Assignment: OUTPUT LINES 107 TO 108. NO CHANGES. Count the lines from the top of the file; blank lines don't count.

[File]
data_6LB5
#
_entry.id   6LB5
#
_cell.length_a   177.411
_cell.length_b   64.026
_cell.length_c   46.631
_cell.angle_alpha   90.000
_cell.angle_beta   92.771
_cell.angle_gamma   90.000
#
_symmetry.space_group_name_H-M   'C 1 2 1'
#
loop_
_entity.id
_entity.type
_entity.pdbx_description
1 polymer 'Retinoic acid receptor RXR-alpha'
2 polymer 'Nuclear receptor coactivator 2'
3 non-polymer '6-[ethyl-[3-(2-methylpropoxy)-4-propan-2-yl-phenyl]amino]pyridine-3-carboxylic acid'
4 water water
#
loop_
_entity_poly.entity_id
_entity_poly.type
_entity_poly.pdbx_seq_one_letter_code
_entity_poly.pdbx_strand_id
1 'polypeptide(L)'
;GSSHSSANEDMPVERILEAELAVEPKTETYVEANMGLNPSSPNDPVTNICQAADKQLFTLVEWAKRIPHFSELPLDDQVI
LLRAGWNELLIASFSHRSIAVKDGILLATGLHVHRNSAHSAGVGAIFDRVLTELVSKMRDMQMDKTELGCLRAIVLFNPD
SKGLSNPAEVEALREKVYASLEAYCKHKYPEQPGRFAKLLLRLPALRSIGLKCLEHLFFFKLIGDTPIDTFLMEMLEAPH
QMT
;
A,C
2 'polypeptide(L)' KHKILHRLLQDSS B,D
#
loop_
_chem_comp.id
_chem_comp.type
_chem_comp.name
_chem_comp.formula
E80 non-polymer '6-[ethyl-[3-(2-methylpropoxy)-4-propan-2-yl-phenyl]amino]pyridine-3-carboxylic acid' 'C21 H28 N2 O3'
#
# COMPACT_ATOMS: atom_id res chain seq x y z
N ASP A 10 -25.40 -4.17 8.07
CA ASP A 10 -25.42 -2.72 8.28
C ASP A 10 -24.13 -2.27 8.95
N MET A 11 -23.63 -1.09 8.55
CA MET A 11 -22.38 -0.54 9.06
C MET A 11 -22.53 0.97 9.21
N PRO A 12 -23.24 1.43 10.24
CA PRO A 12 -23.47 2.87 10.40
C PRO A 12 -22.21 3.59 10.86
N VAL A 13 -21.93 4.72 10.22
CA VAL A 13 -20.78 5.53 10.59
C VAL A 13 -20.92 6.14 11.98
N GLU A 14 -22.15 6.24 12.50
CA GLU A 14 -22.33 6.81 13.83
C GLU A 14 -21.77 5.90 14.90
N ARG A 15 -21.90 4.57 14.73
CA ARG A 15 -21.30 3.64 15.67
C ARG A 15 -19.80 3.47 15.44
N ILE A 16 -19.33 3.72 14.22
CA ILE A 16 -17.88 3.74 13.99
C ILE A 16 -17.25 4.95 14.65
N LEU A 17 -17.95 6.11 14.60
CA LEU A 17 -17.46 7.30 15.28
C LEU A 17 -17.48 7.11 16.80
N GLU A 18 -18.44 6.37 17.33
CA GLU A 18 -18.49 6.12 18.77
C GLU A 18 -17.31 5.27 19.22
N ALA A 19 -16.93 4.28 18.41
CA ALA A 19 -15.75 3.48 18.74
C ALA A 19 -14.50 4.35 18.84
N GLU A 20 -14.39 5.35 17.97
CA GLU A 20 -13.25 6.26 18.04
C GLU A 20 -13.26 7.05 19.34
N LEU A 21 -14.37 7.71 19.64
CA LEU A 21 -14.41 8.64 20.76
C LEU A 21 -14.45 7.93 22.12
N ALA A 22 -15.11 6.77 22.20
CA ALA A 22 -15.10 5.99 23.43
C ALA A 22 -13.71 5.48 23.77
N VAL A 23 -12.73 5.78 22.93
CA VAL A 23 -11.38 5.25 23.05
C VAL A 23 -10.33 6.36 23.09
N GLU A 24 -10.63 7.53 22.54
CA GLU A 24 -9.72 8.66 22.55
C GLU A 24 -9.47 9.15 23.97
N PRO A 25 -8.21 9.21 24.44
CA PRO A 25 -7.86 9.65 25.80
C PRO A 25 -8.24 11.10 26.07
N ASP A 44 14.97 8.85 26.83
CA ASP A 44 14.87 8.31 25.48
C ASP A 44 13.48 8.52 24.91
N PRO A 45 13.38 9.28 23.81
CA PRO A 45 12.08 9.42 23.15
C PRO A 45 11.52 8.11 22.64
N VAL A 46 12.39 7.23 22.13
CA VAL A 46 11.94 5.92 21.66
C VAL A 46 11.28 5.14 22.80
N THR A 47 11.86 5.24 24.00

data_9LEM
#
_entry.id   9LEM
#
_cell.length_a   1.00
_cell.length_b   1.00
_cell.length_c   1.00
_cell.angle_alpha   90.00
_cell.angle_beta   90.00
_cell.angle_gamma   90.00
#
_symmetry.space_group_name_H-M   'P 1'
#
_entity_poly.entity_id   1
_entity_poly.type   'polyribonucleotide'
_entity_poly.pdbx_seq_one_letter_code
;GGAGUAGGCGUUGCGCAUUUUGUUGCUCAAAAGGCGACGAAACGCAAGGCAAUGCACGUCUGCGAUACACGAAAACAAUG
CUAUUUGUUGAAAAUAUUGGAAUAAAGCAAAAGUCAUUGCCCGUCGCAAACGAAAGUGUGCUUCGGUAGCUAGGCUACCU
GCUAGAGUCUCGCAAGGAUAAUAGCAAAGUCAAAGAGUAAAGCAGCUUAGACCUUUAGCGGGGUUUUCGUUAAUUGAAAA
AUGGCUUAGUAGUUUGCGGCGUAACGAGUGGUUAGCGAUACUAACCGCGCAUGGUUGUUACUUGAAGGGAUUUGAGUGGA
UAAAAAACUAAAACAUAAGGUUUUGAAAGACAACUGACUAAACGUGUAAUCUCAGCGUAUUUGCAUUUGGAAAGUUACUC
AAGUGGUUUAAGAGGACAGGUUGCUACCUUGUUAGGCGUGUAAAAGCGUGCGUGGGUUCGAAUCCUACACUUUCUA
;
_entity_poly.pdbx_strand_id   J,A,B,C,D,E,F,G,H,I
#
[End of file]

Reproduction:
_cell.length_a   1.00
_cell.length_b   1.00